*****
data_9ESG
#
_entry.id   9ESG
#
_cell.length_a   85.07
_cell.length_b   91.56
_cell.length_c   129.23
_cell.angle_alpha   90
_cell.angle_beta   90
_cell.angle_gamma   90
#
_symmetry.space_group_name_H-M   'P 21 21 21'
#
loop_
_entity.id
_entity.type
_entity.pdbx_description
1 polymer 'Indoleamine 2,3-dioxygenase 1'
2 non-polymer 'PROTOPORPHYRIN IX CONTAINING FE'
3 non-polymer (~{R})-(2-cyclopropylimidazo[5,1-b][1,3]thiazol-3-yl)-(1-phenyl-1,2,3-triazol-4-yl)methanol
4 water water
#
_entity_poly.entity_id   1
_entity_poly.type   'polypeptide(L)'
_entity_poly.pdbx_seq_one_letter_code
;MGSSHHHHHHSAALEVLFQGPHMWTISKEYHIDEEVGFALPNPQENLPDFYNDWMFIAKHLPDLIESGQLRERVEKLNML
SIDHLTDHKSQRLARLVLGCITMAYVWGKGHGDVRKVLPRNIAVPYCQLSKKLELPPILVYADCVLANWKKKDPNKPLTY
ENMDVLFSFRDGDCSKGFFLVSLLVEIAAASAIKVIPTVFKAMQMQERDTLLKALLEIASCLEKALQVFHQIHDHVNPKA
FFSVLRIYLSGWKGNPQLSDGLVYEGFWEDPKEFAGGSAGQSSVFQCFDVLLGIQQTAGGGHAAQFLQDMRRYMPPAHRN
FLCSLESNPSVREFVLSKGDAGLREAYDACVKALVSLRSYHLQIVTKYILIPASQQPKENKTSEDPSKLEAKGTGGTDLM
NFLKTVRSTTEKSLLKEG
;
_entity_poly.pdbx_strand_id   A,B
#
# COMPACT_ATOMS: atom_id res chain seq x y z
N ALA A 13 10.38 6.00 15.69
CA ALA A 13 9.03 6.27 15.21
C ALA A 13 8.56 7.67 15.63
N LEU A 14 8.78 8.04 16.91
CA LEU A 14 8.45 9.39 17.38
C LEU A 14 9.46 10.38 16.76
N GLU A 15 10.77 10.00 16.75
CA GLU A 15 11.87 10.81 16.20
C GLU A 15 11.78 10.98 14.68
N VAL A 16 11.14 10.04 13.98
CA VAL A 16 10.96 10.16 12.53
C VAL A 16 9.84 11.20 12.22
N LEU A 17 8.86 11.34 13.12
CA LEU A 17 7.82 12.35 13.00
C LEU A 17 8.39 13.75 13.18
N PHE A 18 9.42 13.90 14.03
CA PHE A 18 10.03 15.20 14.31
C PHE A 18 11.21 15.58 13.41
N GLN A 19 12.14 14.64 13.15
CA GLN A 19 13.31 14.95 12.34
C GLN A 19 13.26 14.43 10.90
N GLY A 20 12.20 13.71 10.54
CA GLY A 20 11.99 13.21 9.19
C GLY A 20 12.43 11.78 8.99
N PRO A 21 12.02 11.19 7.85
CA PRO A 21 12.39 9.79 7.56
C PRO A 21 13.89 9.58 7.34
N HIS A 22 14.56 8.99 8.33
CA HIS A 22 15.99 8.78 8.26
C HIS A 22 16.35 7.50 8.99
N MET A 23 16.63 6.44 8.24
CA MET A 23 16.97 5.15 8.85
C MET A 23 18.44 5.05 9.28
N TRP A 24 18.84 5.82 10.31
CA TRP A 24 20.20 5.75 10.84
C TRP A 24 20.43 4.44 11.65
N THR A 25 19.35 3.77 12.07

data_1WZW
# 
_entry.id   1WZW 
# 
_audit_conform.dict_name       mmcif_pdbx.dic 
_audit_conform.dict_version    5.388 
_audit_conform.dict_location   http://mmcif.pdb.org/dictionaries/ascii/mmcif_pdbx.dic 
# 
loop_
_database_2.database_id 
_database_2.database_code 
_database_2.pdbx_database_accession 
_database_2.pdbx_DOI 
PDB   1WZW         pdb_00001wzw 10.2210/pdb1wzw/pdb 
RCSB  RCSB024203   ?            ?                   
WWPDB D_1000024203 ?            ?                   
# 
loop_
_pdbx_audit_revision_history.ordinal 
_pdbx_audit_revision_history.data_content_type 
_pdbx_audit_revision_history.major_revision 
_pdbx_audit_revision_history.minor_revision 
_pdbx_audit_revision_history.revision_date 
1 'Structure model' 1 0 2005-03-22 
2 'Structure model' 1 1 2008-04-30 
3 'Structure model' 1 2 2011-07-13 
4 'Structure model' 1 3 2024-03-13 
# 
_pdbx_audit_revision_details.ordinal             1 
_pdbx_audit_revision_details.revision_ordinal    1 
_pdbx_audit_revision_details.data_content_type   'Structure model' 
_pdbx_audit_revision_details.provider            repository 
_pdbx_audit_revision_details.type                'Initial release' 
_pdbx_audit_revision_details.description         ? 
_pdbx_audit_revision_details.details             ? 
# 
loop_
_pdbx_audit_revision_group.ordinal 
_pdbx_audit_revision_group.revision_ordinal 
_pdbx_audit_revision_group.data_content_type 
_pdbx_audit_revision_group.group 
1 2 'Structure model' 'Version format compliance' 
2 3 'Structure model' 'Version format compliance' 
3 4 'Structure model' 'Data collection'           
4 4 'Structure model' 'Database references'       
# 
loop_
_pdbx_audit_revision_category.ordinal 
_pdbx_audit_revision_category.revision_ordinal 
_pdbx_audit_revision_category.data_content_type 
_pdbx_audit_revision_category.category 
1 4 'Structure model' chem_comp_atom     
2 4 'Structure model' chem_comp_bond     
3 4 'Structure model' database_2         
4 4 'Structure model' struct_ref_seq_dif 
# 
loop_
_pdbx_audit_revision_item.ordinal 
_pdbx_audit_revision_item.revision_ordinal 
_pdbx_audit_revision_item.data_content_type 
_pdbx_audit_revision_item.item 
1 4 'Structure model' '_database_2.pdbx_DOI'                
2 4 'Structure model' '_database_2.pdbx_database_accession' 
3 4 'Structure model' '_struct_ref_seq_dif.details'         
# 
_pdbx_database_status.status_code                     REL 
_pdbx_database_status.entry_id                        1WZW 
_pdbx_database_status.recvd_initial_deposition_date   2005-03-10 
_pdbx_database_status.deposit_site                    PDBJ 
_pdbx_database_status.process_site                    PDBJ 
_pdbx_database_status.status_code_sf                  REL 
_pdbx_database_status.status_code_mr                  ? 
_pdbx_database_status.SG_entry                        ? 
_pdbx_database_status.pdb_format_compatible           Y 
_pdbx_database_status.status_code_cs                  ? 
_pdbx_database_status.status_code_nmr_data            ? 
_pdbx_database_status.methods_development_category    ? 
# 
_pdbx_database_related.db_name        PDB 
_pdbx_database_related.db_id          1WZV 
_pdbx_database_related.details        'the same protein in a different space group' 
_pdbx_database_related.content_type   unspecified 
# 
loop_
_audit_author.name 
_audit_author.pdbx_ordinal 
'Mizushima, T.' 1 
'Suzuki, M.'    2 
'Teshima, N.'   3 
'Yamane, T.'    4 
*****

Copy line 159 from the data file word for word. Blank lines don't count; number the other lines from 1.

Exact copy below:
'Mizushima, T.' 1 